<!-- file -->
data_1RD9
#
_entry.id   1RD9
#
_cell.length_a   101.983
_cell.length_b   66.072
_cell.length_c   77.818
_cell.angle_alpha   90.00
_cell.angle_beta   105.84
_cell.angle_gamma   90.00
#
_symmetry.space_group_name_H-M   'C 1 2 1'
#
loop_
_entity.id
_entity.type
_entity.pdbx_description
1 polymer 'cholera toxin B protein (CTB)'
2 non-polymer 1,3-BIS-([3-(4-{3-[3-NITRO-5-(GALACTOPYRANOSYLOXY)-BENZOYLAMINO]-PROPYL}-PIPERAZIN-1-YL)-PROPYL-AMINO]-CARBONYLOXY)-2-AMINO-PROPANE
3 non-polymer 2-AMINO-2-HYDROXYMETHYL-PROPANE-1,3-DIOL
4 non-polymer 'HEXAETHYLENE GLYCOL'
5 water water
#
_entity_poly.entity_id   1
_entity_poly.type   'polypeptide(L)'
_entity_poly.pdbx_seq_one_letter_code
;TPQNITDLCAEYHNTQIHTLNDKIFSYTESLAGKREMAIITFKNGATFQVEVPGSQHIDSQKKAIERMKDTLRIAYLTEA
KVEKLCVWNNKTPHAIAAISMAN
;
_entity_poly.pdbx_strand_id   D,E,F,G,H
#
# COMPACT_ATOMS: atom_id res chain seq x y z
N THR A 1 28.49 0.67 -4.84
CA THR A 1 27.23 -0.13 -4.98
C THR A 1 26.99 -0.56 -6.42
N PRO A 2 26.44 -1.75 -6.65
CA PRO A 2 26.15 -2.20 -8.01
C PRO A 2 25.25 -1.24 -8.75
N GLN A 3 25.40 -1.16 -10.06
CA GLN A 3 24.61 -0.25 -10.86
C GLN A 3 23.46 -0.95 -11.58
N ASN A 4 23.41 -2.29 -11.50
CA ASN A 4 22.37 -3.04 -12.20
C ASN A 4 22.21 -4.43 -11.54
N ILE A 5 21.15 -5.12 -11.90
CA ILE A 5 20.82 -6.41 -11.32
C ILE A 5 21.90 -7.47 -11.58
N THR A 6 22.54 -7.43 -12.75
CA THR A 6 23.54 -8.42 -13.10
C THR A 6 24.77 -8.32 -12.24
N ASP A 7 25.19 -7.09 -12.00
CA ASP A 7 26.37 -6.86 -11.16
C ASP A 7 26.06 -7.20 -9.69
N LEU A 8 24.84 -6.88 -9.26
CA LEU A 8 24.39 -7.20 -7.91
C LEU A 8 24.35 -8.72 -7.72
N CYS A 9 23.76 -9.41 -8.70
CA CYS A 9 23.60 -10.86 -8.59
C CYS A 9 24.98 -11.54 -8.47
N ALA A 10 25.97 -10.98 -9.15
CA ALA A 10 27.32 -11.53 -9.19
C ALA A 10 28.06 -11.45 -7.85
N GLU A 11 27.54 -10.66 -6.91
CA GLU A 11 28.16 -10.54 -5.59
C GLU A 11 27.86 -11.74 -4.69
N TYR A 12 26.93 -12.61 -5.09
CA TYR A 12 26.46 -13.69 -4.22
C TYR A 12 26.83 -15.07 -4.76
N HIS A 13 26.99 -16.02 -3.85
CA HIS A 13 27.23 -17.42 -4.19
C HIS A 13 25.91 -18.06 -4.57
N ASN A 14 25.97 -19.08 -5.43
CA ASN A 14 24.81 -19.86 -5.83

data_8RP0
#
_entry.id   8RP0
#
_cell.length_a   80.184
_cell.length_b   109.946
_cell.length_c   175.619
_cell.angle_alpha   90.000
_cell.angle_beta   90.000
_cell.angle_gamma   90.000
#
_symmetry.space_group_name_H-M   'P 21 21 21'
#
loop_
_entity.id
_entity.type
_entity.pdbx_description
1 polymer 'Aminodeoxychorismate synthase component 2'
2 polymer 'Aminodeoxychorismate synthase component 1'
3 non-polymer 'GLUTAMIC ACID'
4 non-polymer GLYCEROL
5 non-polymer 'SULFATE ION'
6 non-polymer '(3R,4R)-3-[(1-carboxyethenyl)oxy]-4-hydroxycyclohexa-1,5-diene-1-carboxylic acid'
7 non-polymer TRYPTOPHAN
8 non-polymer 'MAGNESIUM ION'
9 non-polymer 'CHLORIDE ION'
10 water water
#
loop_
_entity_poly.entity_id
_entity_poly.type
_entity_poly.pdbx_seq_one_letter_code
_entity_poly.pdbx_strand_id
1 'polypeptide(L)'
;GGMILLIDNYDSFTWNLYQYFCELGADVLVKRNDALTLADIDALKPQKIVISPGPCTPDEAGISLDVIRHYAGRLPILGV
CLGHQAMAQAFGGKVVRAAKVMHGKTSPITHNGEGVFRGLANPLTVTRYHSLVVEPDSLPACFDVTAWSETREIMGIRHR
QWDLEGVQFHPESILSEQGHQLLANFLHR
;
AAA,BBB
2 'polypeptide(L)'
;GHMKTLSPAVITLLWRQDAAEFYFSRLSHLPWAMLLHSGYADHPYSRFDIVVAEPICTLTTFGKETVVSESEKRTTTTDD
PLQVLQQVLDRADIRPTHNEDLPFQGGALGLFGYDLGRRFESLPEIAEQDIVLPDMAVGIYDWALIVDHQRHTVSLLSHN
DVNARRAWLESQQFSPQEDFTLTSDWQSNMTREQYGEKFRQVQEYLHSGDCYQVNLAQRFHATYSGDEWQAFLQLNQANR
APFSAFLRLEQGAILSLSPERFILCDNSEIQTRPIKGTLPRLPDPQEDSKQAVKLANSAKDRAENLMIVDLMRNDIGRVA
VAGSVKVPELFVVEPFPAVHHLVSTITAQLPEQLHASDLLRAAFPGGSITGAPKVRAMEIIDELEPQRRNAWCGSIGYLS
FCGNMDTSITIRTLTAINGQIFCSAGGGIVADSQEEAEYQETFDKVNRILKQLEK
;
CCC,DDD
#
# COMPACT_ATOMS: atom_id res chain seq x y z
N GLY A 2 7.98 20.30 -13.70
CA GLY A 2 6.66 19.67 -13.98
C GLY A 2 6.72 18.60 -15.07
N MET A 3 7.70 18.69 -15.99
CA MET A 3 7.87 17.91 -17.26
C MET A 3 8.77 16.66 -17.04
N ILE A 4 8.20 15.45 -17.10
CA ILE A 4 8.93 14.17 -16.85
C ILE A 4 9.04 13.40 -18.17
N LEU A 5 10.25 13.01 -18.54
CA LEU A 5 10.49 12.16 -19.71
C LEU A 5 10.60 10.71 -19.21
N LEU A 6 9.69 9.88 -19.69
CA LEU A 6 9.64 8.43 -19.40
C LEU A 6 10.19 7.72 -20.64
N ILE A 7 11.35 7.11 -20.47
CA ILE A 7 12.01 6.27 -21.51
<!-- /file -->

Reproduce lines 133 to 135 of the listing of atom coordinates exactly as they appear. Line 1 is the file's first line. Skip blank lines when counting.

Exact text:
N LEU A 5 10.25 13.01 -18.54
CA LEU A 5 10.49 12.16 -19.71
C LEU A 5 10.60 10.71 -19.21